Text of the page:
For most of her life, Mahina Ghaniva could not breathe properly or participate in rough-and-tumble play like most children her age do.
The girl, hailing from a village in Tajikistan, was born with a congenital heart disease, called Tetralogy of Fallot, which caused her to have four defects in her heart.
It wasn't until she was five and a half years old that help from UAE doctors saved her life.
The team of doctors, led by Dr. Obaid Al Jassim, Head of the Cardiothoracic Surgery Department said Dubai Hospital, are part of Mohammed Bin Rashid Al Maktoum Humanitarian and Charitable Establishment’s (MBRCHE) “Nabadat” initiative that provides free heart surgeries and medical assistance to children whose parents cannot afford to pay for treatment of congenital heart diseases.
Now, Ghaniva is healthy, happy and grateful to His Highness Sheikh Mohammed bin Rashid Al Maktoum, Vice President and Prime Minister of the UAE and Ruler of Dubai.
“I want to thank Sheikh Mohammed and his foundation for helping me. I could not breathe or go to school like the rest of the children my age. I am feeling better now and I am very happy,” the girl, who flew to Dubai in May 2019, said on stage during the annual report launch event of Mohammed Bin Rashid Al Maktoum Global Initiatives (MBRGI), which oversees MBRCHE.
She was among 1,100 children treated as part of Nabadat initiative since it launched in 2007.
Al Jassim and his team met Ghaniva during their first mission to Tajikistan in October 2017.
“Mahina and her mother lived in a village. They were very poor and her parents were separated,” said Al Jassim.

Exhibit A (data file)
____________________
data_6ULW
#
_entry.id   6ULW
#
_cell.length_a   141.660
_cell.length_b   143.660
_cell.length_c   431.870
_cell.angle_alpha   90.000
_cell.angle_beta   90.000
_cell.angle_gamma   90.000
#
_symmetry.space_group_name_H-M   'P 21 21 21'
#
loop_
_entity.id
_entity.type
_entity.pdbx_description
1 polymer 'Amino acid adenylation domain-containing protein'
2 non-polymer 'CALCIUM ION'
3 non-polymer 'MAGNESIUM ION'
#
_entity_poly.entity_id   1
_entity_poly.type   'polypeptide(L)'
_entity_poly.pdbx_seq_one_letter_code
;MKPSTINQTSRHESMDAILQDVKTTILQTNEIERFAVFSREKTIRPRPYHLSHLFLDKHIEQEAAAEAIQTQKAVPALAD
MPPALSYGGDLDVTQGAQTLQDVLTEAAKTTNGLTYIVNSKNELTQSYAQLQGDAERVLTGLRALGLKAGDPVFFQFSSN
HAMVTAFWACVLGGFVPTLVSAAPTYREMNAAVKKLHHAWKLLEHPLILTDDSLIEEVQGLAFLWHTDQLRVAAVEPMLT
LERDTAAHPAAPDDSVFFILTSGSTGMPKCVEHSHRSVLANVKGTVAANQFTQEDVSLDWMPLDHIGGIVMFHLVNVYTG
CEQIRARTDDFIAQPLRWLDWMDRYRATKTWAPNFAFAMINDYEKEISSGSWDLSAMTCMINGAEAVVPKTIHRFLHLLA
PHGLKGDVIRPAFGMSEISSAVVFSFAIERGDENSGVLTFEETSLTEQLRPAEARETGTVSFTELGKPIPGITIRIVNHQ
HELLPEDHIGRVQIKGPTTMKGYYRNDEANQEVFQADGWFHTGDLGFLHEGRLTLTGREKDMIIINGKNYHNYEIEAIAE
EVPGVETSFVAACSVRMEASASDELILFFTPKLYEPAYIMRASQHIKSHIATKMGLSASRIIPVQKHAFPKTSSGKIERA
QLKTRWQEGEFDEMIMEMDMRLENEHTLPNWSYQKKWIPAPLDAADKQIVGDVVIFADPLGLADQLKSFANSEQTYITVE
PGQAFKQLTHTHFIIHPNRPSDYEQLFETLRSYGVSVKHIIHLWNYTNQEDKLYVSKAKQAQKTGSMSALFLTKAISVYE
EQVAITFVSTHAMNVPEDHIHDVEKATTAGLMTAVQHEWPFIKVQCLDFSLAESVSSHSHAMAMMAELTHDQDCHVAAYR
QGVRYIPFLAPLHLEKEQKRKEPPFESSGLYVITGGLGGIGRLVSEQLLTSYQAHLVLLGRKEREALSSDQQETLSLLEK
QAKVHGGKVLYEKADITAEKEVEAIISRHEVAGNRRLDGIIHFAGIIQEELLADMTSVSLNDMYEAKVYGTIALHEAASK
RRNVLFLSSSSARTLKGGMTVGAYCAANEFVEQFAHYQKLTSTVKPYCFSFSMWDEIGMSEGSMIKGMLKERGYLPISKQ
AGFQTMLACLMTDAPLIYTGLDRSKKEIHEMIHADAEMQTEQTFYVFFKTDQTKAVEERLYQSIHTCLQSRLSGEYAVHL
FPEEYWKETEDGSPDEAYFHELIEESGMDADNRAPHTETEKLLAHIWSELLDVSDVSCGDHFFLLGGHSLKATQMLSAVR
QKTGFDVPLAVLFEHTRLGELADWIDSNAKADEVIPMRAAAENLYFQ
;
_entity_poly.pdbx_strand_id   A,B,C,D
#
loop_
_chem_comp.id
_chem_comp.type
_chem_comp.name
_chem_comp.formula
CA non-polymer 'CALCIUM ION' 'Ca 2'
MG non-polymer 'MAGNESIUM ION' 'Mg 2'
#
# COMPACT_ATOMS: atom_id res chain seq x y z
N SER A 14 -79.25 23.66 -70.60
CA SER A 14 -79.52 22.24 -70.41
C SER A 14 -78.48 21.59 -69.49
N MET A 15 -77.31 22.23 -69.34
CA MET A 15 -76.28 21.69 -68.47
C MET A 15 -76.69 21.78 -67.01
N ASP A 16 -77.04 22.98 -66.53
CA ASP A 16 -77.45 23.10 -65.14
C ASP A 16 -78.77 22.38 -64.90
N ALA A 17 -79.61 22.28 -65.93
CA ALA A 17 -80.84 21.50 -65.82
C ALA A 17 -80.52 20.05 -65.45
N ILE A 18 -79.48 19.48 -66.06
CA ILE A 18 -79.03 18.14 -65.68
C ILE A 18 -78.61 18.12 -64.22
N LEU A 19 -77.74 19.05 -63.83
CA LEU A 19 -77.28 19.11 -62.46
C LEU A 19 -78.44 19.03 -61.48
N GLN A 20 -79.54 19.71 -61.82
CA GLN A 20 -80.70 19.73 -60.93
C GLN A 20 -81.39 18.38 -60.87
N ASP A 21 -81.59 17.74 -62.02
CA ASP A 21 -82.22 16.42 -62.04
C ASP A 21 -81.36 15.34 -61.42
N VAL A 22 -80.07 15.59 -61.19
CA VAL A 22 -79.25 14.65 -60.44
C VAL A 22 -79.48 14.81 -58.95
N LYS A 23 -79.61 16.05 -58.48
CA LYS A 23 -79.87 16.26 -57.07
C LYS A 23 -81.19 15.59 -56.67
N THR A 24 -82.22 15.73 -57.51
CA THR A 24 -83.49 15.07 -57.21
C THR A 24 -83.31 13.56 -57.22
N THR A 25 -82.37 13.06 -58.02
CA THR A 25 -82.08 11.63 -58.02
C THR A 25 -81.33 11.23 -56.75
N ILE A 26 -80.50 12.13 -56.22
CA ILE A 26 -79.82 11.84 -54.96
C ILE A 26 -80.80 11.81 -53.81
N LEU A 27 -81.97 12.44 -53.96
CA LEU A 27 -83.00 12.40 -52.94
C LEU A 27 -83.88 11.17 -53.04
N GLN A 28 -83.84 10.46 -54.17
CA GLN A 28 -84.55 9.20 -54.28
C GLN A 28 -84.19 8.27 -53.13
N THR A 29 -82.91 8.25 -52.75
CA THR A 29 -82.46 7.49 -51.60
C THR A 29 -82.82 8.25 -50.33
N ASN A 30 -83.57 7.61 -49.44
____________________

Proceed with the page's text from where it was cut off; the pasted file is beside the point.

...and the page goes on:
The eight-hour complex heart surgery did not only save Ghaniva’s life, but Al Jassim’s contribution helped reunite the family back together.
"When Mahina’s parents saw that she was better, there was hope. Both of them reunited to see their daughter recover," Al Jassim said.
Al Jassim followed up Ghaniva’s case during Nabadat team’s second visit to Tajikistan in April 2019 where about 400 children underwent free heart surgeries and pediatric cardiac check-ups.
The Emirati surgeon started his volunteering journey after coming back to the UAE from Sweden where he obtained his clinical PhD degree from the Sahlgrenska University Hospital.
Al Jassim joined Nabadat initiative since its launch in 2007, performing free open-heart surgeries for disadvantaged children in the UAE, before operating on patients who flew in to Dubai from neighboring countries. Later, Al Jassim, along with Nabadat team, decided to carry their humanitarian mission abroad by travelling to aid children in need, easing the financial burden off their families. Since its inception, Nabadat initiative has organized medical campaigns across 10 countries in Asia and Africa.
Devoting time and effort to help others in need with no return is, for him, part of a doctor’s duty. “Being a doctor is a humanitarian profession before anything else. If I have the knowledge and opportunity to benefit others, how can I turn away children facing death or permanent disability just because their families cannot afford treatment?”
He added, “We don’t bring happiness to children when we save their lives. Rather, they make us happy by giving us the chance to help them.”Al Jassim noted that the value of giving is deeply rooted in his family and, more broadly, the UAE.